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Cacoyannis, Michael


Nationality: Greek. Born: Limassol, Cyprus, 11 June 1927. Education: Greek Gymnasium; Gray's Inn Law School, London, called to the Bar, 1948; Central School of Speech and Drama, London; Stage Directing course, Old Vic School, London. Career: Radio Producer for BBC and actor in London, early 1950s; returned to Greece and directed first film, Windfall in Athens, 1953; later directed stage productions in London and on Broadway. Lives in Greece. Awards: Grand Jury Prize, Cannes Film Festival, 1962, for Electra.

Films as Director:


Windfall in Athens


Stella (+ sc)


A Girl in Black (+ sc)


The Final Lie (A Matter of Dignity) (+ sc)


Our Last Spring


The Wastrel (+ sc)


Electra (+ sc)


Zorba the Greek (+ sc, ed)


The Day the Fish Came Out (+ sc)


The Trojan Women (Women of Troy) (+ sc, ed)


Atilla 74 (doc) (+ ed)


Iphigenia (+ sc, ed)


Sweet Country (+ sc, ed)


Up, down, and Sideways (+ sc, ed)


Varya (+ sc, pr)


By CACOYANNIS: articles—

Interview with Pierre Billard, in Cinéma (Paris), February 1957.

Interview in Films and Filming (London), January 1960.

Films and Filming (London), June 1963.

Interview in Screen International (London), 13 May 1978.

Interview with James Potts, in Educational Broadcasting International, September 1978.

Interview with M. McDonald, in Bucknell Review, Spring 1991.

Interview with Lindsay Amos, in Cinema Papers (Fitzroy), June 1998.


Schuster, Mel, The Contemporary Greek Cinema, Metuchen, New Jersey, 1979.

On CACOYANNIS: articles—

Stanbrook, Alan, "Rebel with a Cause," in Film (London), no. 24, 1960.

Bianco e Nero (Rome), December 1963.

"Michael Cacoyannis," in Film Dope (London), November 1974.

"Michael Cacoyannis," in International Film Guide 1976, edited by Peter Cowie, London, 1976.

National Film Theatre Booklet (London), April 1978.

Rivista del Cinematografo, May 1981.

* * *

A man between two worlds—this is how the life and work of Michael Cacoyannis could be characterized. The first world is one which draws on classical drama, his background in the modern theatre, and modern European cinema. The second world incorporates a mixture of the cultural knowledge acquired during his training in England with an inborn sense of the Greek tradition. This is the background from which Cacoyannis creates an original cinematographic depiction of contemporary life.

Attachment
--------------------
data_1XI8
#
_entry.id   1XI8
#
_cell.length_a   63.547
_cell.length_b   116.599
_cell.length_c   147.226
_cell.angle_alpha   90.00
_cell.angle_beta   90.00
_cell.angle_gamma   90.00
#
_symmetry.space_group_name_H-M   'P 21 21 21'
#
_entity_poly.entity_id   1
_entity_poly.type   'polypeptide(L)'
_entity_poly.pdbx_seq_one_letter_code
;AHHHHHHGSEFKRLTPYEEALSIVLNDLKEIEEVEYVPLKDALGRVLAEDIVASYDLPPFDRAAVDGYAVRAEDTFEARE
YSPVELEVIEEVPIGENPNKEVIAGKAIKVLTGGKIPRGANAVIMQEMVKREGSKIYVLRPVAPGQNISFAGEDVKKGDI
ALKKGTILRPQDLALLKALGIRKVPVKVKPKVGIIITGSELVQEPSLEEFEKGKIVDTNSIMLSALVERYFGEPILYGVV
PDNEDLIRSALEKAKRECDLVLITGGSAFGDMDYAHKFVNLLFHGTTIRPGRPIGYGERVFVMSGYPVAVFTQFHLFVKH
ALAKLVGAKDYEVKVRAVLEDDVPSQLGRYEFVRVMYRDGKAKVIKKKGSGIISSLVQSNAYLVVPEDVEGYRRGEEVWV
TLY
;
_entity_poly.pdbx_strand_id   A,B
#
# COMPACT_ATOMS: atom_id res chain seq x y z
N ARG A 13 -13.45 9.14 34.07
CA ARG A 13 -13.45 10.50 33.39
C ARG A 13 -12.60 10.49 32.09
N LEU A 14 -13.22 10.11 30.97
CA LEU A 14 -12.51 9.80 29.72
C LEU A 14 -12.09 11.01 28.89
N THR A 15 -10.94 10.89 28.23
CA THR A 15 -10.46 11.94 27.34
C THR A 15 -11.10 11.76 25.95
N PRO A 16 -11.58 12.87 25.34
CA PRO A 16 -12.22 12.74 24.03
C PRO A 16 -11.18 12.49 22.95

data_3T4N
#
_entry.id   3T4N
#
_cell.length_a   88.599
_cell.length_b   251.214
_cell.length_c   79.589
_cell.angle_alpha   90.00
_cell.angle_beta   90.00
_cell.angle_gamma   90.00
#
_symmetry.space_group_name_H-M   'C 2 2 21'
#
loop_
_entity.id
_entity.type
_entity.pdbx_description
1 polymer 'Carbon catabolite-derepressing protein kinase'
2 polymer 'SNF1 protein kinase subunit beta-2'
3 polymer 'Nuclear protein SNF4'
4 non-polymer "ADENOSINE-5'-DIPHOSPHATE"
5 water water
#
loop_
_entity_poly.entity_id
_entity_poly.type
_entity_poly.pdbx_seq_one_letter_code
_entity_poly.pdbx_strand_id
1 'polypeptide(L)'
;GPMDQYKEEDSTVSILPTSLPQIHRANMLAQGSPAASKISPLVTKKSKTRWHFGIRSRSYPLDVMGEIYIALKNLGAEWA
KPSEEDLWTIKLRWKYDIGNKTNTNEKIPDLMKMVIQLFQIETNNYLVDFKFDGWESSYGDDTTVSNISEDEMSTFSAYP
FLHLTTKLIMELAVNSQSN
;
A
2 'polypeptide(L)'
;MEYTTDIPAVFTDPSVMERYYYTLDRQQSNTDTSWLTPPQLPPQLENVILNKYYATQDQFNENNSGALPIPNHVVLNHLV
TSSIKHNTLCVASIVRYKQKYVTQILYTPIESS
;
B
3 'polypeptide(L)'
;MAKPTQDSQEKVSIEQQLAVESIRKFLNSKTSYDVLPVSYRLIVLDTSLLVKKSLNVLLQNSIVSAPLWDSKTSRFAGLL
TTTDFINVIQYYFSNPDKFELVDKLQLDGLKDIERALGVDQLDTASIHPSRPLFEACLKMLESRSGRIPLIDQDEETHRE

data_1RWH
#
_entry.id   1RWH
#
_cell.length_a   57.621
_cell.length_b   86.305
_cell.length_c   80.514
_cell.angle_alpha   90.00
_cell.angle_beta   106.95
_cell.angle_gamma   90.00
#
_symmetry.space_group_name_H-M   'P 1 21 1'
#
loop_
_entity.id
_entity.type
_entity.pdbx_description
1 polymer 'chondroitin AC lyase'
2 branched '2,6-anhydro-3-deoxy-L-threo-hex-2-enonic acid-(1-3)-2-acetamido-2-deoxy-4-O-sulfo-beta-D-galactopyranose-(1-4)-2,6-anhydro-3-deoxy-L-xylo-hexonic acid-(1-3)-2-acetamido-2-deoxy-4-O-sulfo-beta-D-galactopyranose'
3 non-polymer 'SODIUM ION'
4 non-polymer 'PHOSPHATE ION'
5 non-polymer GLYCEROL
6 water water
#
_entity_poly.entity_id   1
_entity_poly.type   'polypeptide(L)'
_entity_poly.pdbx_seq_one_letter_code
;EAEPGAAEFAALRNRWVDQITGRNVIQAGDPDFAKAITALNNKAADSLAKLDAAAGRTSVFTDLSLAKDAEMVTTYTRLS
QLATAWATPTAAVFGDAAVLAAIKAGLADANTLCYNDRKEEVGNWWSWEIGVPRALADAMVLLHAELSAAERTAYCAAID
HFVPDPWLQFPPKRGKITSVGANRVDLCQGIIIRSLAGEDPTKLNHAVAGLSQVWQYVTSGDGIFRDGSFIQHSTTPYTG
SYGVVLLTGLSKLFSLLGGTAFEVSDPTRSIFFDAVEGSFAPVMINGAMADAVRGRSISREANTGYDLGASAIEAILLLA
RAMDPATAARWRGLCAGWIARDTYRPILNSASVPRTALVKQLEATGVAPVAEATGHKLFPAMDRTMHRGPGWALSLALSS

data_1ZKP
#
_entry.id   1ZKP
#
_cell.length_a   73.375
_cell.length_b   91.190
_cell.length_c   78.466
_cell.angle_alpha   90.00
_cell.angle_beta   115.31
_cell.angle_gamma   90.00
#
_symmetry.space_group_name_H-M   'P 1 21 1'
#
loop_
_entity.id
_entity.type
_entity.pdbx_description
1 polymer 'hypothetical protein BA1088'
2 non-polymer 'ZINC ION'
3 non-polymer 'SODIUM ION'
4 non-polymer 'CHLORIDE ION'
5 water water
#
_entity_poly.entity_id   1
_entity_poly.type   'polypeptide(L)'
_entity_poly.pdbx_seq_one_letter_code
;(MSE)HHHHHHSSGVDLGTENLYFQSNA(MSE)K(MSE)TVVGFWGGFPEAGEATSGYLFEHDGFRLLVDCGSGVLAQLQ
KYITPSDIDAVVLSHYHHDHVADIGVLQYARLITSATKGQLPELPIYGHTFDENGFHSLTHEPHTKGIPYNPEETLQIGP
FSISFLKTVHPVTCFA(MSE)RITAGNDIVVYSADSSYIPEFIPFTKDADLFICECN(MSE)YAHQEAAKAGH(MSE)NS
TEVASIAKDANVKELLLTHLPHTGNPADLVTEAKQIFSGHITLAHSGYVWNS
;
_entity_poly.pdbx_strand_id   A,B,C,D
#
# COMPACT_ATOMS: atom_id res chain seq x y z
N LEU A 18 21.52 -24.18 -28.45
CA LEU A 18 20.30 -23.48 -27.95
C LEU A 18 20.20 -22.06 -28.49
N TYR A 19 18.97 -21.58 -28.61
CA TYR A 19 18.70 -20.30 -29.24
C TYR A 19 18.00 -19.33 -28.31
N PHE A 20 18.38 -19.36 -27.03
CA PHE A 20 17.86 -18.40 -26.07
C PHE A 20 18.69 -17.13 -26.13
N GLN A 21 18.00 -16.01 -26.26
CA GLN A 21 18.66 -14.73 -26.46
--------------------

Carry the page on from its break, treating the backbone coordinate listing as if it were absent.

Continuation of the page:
At the beginning of his career, Cacoyannis's inspiration came from the film classics as much as from his theatrical background; for his debut, Kyriakatiko ksypnéma, it is René Clair who appears to be his spiritual tutor. Cacoyannis's creative path then led from comedy to drama, to an analysis of the fragile nature of human relations. His stories, of Stella the singer, of the "girl in black" on the island of Hydros, or the story of the lost hopes of a broken family, are attempts to interpret contemporary Greek reality in a very raw way. The films capture the archaic rigidity of social relations and the feelings of loneliness. The random tragic moments in which city intellectuals as well as ordinary village people find themselves are milestones along their path to happiness. City streets, forgotten villages on lonely islands, and scorched foothills provide a suitably poignant backdrop for the fates of Cacoyannis's characters. It is said—with good reason—that early Cacoyannis films carry the spiritual heritage of Italian neo-realism.

These efforts culminated, through directly drawing upon literature, in the creation of a full-blooded renaissance figure, Alexis Zorba in Zorba the Greek—a portait of a man who lives (and loves) life to the full. The friendship of this "Man of Nature" with a young writer as shown in a confrontation of dramatically realistic (but also poetic) scenes, is the victory of the human spirit over convention. Also here in "sotto voce" is the pathos of sights and thoughts, a ghost-like echo of ancient Greek tragedy. This element of contemporary drama is expanded to incorporate classic Greek traditions. Using locations in Greece under a blazing sun, Cacoyannis reworks not only the story of Elektra, but from mythology picks the story of the Trojans in The Trojan Women, while in the grand scenery of olive groves he sets Euripides talking about the Princess in Iphigenia. Cacoyannis does all this in order to address, for a contemporary audience, the eternal question of crime and punishment, to show that evil among people ultimately produces only more evil. For him the ancient myths encapsulate eternal conflicts of the human soul. Thus is Michael Cacoyannis a poet of the modern Greek cinema.

—Vacláv Merhaut

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